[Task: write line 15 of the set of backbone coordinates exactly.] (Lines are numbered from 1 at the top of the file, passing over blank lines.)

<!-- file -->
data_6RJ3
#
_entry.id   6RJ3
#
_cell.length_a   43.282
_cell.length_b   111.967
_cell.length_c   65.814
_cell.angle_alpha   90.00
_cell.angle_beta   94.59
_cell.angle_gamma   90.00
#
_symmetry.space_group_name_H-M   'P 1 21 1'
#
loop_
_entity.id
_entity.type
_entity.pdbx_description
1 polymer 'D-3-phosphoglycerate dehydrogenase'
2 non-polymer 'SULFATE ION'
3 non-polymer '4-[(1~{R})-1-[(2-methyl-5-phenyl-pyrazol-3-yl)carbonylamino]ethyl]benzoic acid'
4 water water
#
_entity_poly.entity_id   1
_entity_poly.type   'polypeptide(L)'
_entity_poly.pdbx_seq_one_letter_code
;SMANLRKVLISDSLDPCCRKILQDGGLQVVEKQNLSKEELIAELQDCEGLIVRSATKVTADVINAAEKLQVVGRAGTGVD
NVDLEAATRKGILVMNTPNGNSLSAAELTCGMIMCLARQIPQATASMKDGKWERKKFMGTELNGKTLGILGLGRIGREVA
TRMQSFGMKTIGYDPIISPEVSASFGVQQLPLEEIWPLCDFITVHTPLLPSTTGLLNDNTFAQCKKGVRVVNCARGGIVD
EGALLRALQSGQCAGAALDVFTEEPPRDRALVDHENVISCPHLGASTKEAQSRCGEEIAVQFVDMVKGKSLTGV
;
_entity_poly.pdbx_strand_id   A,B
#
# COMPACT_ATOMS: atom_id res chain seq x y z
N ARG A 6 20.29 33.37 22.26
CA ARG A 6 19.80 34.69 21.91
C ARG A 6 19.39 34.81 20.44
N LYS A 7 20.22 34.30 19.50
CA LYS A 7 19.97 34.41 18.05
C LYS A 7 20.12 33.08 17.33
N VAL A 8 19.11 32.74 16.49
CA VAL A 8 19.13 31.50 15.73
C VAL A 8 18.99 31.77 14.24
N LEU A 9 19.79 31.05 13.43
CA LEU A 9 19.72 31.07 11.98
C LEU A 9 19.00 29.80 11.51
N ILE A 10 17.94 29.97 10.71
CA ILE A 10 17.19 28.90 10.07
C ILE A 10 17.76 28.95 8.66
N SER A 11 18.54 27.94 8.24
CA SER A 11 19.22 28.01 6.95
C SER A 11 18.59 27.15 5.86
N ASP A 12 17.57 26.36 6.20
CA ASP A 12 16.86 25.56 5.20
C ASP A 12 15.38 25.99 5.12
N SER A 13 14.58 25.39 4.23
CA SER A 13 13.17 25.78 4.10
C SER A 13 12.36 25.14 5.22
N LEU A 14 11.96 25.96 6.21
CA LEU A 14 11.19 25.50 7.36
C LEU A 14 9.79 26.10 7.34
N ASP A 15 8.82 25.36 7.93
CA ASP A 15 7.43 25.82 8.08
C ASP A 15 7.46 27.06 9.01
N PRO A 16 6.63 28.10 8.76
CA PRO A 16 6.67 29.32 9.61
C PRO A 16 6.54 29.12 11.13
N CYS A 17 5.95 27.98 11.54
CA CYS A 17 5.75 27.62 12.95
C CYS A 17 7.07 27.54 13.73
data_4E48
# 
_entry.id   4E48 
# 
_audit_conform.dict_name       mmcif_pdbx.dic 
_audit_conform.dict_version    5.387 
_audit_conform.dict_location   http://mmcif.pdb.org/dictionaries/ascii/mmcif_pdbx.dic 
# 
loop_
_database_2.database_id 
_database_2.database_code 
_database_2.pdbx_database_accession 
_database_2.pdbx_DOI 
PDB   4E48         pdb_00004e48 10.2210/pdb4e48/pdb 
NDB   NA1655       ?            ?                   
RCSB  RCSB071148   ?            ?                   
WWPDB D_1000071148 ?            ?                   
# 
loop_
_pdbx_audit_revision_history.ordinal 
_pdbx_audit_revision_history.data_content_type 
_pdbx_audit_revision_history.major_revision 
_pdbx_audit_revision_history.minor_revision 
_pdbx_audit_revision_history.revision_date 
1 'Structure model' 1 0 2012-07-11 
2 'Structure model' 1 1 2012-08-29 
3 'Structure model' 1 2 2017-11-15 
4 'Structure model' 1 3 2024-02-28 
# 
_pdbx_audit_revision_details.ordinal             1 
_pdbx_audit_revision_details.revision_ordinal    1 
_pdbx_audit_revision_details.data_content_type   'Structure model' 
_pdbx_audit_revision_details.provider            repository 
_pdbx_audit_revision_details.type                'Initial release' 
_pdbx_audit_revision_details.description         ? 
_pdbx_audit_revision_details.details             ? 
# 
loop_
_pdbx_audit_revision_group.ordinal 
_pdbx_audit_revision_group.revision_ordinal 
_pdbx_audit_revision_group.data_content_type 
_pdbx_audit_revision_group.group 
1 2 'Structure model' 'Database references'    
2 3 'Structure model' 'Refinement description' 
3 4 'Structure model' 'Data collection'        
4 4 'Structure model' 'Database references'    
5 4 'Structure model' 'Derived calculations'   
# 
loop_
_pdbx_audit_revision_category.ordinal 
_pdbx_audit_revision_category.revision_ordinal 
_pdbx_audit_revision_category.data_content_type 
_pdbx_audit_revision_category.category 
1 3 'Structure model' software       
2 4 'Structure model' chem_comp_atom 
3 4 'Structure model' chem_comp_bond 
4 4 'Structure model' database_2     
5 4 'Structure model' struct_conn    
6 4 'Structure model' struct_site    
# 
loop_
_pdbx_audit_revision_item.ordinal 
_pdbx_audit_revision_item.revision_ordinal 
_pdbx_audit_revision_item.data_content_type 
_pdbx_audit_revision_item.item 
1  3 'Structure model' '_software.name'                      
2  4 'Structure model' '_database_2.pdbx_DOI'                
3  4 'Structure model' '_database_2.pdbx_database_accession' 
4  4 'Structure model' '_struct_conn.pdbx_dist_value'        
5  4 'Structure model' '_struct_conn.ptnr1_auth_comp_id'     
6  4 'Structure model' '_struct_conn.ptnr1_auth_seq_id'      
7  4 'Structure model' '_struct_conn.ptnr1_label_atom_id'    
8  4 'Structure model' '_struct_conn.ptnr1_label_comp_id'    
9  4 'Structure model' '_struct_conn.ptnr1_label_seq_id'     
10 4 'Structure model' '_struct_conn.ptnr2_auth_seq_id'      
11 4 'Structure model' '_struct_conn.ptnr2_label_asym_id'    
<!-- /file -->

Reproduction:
_entity.id